Holy Thursday (Songs of Innocence)
|This article does not cite any references or sources. (December 2009)|
The poem depicts Holy Thursday, in which rows of clean children dressed in cheerful clothes walk into Saint Paul's Cathedral in a procession, guided by beadles. Citizens of London town, including the aged man, sit and observe the ceremony while thousands of little boys and girls elevate their hands and a song is raised to Heaven.
The poem is a criticism of the Foundling Hospital. Orphans at the hospital would be cleaned and marched annually to the cathedral to sing. This was seen as a treat for the orphans. The bleak reality of their lives is depicted in Holy Thursday (Songs of Experience).
‘Twas on a Holy Thursday, their innocent faces clean,
The children walking two and two, in red and blue and green,
Grey headed beadles walk’d before, with wands as white as snow,
Till into the high dome of Paul's they like Thames’ waters flow.
Oh what a multitude they seem’d, these flowers of London town!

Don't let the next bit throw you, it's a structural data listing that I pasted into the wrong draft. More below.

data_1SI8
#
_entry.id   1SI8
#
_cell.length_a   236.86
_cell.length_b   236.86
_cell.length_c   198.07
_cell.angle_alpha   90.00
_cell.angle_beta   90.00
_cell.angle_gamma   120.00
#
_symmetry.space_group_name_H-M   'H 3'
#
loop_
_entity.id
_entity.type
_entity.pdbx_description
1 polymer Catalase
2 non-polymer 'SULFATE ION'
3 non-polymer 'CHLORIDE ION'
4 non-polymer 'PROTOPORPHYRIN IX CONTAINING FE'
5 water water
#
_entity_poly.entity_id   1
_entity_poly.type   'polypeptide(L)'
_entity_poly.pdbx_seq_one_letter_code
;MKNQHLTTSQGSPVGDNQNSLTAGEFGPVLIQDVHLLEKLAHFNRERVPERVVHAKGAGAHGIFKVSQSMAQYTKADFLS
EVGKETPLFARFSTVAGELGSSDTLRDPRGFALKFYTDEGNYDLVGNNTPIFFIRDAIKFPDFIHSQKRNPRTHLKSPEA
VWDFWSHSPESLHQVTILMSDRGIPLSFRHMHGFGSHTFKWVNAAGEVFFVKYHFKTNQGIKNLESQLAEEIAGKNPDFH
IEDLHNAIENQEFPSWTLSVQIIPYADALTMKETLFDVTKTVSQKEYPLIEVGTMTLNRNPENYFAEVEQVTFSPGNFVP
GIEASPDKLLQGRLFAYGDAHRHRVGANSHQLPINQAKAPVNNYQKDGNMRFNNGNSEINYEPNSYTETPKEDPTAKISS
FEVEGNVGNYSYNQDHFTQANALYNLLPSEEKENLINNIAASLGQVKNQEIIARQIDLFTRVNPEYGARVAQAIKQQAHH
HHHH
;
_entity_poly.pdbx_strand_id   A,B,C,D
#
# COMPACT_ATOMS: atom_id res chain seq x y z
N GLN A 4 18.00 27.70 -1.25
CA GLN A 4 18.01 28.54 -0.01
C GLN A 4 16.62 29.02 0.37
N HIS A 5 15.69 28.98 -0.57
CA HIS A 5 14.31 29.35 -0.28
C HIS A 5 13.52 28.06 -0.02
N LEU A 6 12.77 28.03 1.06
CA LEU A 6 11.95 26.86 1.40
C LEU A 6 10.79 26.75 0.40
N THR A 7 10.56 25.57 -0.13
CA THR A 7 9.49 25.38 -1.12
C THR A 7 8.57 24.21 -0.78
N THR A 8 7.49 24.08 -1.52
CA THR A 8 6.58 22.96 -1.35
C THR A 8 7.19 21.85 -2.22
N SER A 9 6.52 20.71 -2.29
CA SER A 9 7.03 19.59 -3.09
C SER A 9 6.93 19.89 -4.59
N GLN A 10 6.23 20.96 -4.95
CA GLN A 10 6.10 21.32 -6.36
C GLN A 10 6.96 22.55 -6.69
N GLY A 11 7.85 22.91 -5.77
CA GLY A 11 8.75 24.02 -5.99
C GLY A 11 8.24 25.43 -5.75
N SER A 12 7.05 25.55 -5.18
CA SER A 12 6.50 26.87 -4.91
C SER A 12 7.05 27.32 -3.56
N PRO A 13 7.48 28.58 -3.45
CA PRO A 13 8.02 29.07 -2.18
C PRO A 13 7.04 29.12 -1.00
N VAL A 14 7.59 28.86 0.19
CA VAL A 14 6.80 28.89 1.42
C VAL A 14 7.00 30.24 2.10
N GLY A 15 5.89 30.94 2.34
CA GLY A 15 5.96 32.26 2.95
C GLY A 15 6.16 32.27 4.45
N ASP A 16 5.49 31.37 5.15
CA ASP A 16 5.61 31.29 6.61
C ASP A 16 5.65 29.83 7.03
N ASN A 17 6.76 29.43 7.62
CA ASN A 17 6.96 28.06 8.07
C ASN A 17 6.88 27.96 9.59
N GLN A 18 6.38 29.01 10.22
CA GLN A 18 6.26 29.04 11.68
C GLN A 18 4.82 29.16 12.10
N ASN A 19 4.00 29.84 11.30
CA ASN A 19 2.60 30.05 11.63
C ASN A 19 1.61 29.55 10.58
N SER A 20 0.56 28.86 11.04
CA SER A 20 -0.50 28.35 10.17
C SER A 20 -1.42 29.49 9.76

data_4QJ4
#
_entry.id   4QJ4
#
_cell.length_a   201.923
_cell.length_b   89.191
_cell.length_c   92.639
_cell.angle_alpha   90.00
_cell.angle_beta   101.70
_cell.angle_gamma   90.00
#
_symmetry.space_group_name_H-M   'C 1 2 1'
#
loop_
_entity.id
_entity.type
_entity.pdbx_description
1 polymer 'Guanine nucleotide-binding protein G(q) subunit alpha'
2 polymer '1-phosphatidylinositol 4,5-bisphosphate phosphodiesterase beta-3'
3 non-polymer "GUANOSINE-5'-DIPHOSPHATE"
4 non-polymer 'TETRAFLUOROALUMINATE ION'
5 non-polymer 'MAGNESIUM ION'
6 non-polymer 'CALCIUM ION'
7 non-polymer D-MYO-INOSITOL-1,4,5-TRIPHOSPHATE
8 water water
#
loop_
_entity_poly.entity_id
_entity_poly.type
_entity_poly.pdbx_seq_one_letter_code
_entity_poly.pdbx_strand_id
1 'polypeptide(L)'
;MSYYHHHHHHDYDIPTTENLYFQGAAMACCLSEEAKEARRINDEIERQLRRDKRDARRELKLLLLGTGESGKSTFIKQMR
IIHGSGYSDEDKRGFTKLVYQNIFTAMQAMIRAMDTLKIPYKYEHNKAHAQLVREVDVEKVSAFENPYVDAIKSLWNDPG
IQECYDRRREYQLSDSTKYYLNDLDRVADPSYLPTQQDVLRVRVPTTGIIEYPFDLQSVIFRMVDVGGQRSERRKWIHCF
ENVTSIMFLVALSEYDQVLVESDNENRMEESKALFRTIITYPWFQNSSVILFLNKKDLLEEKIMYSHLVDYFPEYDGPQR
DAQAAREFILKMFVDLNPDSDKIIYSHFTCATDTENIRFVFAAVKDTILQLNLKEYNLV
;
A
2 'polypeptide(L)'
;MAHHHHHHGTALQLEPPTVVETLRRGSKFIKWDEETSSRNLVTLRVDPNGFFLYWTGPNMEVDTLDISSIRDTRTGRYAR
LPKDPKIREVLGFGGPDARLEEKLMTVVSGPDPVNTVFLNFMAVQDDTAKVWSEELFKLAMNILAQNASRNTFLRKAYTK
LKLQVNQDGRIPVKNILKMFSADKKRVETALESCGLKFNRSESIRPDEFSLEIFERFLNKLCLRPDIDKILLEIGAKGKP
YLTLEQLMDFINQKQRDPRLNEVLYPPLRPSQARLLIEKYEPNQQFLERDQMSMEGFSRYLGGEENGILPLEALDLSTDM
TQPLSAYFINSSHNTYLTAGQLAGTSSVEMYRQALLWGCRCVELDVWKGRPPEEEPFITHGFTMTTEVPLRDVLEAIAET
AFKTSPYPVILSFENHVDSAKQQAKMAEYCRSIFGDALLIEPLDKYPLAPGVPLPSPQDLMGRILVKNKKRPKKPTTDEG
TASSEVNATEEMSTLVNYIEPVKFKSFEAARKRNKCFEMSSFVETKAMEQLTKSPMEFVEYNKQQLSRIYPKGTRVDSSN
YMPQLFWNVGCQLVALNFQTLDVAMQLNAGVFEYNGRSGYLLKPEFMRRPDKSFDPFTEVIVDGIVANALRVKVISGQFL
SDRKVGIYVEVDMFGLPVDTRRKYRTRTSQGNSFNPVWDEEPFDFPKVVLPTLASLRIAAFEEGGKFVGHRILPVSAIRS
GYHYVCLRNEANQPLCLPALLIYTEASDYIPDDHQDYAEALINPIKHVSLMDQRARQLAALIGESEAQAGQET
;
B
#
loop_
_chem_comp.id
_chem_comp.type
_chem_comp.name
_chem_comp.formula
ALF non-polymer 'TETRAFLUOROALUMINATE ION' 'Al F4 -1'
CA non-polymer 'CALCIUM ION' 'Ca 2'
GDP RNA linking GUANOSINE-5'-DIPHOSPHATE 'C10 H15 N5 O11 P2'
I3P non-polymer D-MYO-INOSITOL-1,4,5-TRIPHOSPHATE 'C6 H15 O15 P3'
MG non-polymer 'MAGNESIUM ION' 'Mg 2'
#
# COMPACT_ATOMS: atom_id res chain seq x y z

Seated in companies they sit with radiance all their own.
The hum of multitudes was there, but multitudes of lambs,
Thousands of little boys and girls raising their innocent hands.
Now like a mighty wind they raise to heaven the voice of song,
Or like harmonious thunderings the seats of Heaven among.
Beneath them sit the aged men, wise guardians of the poor;
Then cherish pity, lest you drive an angel from your door.
- Morris Eaves, Robert N. Essick, and Joseph Viscomi (ed.). "Songs of Innocence and of Experience, copy AA, object 19 (Bentley 19, Erdman 19, Keynes 19) "HOLY THURSDAY"". William Blake Archive. Retrieved January 31, 2013.
- A comparison of extant copies of the original hand painted copies of "Holy Thursday" available from the William Blake Archive